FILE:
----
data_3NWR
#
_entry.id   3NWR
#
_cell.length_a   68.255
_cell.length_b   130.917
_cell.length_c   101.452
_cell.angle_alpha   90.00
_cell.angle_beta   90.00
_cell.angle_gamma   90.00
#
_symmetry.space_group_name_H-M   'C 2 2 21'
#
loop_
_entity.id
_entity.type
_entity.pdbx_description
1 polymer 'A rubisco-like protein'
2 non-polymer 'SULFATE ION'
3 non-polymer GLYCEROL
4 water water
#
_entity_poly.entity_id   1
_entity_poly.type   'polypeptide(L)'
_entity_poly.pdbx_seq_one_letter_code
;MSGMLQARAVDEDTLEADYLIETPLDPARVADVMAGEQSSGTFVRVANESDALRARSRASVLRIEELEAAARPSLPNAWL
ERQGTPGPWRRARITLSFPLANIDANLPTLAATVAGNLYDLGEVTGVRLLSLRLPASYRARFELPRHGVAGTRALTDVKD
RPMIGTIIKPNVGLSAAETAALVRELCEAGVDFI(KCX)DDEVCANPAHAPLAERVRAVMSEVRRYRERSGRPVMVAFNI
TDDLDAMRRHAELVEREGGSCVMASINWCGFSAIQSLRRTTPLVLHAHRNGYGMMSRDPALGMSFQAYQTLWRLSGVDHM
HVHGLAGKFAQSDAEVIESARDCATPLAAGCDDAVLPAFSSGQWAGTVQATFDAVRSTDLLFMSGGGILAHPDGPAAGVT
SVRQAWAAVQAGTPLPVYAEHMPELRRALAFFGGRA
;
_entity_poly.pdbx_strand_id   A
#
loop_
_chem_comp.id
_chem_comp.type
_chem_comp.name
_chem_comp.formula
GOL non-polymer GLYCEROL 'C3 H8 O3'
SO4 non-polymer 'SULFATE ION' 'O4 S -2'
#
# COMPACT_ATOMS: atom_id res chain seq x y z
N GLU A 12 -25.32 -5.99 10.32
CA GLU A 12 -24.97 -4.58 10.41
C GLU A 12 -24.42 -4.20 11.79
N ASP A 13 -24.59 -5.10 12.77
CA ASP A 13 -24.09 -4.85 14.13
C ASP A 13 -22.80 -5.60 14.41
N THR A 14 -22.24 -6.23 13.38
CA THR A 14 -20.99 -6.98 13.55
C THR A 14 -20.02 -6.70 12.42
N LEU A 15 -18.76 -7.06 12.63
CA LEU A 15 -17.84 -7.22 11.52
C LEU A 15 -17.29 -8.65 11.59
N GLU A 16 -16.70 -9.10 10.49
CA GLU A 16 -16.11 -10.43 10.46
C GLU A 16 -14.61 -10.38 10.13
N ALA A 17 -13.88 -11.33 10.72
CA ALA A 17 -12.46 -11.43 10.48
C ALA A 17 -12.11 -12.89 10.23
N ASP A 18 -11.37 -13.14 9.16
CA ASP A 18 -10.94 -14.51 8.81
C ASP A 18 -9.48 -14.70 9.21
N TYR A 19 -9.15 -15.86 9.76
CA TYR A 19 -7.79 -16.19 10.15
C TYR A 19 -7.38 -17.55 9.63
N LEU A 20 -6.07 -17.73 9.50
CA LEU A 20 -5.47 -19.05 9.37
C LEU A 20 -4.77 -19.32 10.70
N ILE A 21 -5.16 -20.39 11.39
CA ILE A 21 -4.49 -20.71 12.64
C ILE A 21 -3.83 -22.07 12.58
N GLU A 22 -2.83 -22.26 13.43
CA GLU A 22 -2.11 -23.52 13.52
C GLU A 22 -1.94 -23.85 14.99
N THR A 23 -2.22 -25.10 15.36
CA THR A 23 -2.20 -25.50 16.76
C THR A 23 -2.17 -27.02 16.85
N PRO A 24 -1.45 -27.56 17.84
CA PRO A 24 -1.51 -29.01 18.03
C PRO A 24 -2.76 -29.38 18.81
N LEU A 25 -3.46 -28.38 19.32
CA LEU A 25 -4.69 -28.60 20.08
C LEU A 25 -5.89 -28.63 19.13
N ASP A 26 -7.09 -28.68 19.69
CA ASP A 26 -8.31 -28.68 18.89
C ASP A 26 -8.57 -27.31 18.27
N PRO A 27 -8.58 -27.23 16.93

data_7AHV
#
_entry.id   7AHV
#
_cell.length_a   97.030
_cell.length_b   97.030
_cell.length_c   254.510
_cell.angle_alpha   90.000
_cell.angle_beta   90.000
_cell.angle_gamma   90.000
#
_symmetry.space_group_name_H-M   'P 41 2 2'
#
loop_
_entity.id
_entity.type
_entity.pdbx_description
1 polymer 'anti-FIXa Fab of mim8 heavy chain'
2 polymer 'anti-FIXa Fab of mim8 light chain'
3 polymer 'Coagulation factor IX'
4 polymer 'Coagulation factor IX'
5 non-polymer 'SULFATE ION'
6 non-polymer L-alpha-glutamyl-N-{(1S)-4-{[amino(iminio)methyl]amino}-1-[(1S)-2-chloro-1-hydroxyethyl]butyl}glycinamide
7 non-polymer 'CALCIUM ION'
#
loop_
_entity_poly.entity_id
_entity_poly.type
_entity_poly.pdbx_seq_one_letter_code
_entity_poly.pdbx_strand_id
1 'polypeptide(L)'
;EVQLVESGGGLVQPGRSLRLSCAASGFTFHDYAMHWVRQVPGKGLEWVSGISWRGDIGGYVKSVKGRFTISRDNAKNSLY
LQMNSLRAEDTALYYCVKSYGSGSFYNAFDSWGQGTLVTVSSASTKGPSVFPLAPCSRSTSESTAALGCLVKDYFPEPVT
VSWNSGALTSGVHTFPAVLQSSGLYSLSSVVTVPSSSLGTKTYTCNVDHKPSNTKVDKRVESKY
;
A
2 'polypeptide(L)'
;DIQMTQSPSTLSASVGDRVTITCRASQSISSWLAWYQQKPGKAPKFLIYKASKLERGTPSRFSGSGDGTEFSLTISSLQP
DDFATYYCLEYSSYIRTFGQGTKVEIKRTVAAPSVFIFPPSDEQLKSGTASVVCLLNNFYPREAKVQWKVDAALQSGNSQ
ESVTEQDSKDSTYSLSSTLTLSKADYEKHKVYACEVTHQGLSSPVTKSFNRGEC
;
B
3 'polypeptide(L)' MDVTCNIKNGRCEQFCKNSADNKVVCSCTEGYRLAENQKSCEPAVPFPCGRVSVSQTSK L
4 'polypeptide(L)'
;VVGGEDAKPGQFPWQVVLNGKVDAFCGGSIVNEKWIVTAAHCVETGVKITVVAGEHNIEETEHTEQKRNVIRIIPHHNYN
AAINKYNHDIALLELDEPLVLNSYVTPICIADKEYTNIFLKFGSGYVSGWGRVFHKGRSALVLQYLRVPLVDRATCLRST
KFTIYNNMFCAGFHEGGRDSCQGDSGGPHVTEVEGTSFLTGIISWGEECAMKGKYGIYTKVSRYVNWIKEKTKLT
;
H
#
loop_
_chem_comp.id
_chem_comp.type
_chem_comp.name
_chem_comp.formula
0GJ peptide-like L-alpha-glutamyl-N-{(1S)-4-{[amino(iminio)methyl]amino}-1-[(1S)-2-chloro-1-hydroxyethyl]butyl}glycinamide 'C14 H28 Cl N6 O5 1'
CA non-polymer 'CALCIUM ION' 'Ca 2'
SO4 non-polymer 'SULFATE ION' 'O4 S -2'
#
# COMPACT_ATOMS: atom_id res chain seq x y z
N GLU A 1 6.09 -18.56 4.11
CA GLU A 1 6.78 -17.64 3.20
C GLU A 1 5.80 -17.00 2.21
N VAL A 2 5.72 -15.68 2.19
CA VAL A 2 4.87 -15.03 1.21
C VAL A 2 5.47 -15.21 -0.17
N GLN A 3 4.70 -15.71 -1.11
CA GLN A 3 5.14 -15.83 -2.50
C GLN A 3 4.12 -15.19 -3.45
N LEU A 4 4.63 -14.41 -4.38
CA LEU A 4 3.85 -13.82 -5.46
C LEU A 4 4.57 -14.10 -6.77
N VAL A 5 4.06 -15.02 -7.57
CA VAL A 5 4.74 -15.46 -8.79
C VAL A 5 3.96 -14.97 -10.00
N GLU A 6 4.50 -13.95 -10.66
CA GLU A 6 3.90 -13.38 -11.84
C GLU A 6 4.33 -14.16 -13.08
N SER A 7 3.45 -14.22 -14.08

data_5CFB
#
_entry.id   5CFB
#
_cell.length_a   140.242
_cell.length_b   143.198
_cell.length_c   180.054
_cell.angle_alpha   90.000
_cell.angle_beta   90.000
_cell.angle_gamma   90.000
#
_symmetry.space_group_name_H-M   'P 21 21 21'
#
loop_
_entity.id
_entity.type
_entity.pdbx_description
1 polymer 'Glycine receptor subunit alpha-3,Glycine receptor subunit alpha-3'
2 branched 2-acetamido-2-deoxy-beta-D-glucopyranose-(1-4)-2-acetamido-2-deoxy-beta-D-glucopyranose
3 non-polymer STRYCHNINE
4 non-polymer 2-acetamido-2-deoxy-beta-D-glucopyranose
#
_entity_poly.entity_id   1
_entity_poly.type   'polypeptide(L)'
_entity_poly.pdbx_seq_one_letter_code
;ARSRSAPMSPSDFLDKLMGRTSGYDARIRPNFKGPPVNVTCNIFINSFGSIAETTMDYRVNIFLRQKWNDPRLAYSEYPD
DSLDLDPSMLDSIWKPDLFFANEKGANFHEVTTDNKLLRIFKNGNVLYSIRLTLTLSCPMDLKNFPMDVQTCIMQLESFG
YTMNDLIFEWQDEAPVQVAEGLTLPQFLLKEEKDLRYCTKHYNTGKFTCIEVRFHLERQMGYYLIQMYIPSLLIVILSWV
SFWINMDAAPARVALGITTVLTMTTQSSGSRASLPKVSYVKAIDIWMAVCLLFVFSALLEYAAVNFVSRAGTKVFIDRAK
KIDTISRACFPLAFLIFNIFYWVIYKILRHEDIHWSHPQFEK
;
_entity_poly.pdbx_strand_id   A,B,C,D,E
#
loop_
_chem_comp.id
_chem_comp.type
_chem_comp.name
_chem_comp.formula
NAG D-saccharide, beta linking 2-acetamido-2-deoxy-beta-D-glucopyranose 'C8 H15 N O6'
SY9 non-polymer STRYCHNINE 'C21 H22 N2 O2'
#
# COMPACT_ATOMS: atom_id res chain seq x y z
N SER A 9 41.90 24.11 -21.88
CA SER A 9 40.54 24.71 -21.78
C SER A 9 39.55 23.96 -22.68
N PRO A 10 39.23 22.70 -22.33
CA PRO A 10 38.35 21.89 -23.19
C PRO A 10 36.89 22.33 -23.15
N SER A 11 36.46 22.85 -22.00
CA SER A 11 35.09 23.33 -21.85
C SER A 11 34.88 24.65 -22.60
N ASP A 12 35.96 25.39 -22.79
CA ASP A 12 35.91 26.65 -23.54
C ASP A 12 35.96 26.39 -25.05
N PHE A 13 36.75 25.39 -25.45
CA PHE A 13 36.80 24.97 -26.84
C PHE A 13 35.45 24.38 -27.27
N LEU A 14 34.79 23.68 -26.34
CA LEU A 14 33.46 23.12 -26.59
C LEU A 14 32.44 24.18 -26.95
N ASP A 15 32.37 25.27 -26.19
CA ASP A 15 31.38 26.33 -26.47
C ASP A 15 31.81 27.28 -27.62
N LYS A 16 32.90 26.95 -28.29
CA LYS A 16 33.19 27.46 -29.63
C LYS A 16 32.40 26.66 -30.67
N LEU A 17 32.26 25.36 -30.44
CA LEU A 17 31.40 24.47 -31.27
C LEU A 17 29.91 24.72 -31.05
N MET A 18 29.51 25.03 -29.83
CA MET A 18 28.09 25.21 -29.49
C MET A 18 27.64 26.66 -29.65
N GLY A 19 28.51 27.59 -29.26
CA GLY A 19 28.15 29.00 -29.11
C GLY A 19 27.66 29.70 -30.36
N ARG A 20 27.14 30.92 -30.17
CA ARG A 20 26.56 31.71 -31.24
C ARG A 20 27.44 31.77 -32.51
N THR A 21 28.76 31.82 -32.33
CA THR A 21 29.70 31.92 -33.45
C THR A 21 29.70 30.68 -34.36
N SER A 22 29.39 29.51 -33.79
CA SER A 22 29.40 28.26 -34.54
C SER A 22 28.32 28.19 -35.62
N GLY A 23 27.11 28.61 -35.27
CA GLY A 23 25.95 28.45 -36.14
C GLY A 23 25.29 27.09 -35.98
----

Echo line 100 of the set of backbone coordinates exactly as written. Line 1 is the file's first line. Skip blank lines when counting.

#